Broadwater Parklands’ only approved residential project half sold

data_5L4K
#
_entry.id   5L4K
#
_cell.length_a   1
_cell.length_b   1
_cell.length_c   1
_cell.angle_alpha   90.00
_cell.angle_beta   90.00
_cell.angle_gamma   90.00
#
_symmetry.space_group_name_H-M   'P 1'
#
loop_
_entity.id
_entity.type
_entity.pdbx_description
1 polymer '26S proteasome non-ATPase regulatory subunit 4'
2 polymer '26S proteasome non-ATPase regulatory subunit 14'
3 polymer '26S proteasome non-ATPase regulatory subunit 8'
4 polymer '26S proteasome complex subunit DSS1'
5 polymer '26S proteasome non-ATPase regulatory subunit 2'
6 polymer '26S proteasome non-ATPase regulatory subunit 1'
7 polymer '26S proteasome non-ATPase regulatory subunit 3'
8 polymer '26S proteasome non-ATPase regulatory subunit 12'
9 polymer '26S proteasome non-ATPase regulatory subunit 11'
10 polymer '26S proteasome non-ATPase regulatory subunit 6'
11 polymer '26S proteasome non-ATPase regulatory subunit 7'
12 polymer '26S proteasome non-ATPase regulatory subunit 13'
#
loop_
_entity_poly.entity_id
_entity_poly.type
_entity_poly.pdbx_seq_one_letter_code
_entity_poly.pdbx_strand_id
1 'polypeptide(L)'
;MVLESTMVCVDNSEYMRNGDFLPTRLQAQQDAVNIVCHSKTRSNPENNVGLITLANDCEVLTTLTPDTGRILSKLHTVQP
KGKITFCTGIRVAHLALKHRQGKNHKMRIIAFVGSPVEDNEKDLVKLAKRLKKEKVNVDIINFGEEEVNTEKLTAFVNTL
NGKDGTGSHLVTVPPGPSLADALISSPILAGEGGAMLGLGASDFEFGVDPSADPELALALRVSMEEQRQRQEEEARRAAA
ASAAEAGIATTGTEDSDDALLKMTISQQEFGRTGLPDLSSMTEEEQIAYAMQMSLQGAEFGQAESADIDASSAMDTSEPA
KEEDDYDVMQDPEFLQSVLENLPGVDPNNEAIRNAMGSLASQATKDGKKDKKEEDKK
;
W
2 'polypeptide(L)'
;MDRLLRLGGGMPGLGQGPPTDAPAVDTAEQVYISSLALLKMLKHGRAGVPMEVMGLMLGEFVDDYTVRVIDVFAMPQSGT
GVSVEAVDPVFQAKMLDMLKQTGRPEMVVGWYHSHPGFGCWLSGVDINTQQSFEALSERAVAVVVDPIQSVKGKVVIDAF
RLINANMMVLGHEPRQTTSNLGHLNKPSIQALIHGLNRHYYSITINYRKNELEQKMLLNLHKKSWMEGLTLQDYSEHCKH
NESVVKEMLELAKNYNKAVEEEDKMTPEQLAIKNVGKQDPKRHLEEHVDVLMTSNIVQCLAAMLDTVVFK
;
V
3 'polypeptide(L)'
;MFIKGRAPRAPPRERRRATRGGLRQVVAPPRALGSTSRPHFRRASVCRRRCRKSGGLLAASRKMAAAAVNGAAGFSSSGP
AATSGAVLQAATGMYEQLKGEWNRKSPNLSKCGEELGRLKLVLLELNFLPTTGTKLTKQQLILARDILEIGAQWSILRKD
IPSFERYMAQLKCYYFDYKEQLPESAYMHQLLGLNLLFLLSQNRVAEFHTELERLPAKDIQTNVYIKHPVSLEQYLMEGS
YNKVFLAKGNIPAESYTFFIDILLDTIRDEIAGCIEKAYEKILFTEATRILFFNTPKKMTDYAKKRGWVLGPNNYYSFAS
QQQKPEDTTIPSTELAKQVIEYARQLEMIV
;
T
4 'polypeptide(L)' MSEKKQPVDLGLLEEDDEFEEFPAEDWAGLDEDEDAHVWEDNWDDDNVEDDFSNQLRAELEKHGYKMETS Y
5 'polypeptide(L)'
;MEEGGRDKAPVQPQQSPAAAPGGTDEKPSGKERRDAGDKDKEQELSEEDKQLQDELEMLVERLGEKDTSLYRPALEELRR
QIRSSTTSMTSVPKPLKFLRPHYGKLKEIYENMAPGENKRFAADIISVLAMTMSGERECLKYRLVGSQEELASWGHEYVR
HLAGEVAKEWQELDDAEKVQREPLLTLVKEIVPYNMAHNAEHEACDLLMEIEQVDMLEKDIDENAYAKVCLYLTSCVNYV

first_imgOceanic Tower will have 107 apartments. The first building in the development, Oceanic Tower, will soar 28 storeys high and offer 107 apartments. Resort-style amenities on the fourth floor will include an infinity pool with sundecks, barbecue facilities, alfresco dining areas and a gym. Retail and hospitality will occupy the ground level. MORE NEWS: North Bondi home of Gold Coast Suns coach Stuart Dew for sale Each apartment has been designed to maximise panoramic water views. Melbourne-based developers Three Pillars worked alongside Brisbane firm WallaceBrice Architects to make the most of the Southport location. Inside, luxury finishes include oak timber floors, limestone benchtops, SMEG appliances, floor-to-ceiling glass and sliding doors that lead to a balcony, which take in the coastal vistas. Plus, every apartment has basement storage and carparks. Construction is set to commence early this year and completion is earmarked for December 2020. More than 50 per cent of the apartments have been purchased so far. A display is open daily from 10am to 4pm at 165-167 Marine Pde, Southport. It is Broadwater Parklands’ only approved residential project. More from news02:37International architect Desmond Brooks selling luxury beach villa12 hours ago02:37Gold Coast property: Sovereign Islands mega mansion hits market with $16m price tag2 days ago MORE NEWS: Paradise Point house taken from drab to fab One, two, three and four-bedroom apartments are on offer with one-bedroom pads starting at $349,000 and two-bedroom apartments from $469,000. Body corporate fees for a one-bedroom apartment will be about $55 per week, $65 for a two-bedroom apartment and $75 for a three-bedroom property. Southport’s latest development, Marine Quarter, offers prestige parkside living. GREEN surrounds, picture-perfect costal views and a convenient lifestyle await at the Broadwater Parklands’ only approved residential project. The Southport development, Marine Quarter, is just a stone’s throw from the Broadwater edge and each apartment has been designed to maximise panoramic water views. Green surrounds are part of the package. The development was already catching the eye of a broad range of buyers, according to 360 Residential Project Marketing sales managing director Peter Malady. “We knew that offering the only new residential building within the Broadwater Parklands would resonate with owner-occupiers, first-home buyers and locals looking to relocate within Southport,” Mr Malady said. “We have obtained interest across all apartment layouts and achieved over $30 million in sales. “We have highly competitive prices per square metre, an exclusive location with quick access to Australia Fair, hospitals, restaurants and cinemas, as well as resort-style amenities.” Buyers seeking an active outdoor lifestyle are said to be fans of the location, which has easy access to the Broadwater bike and walking tracks, parks and boat ramps. last_img read more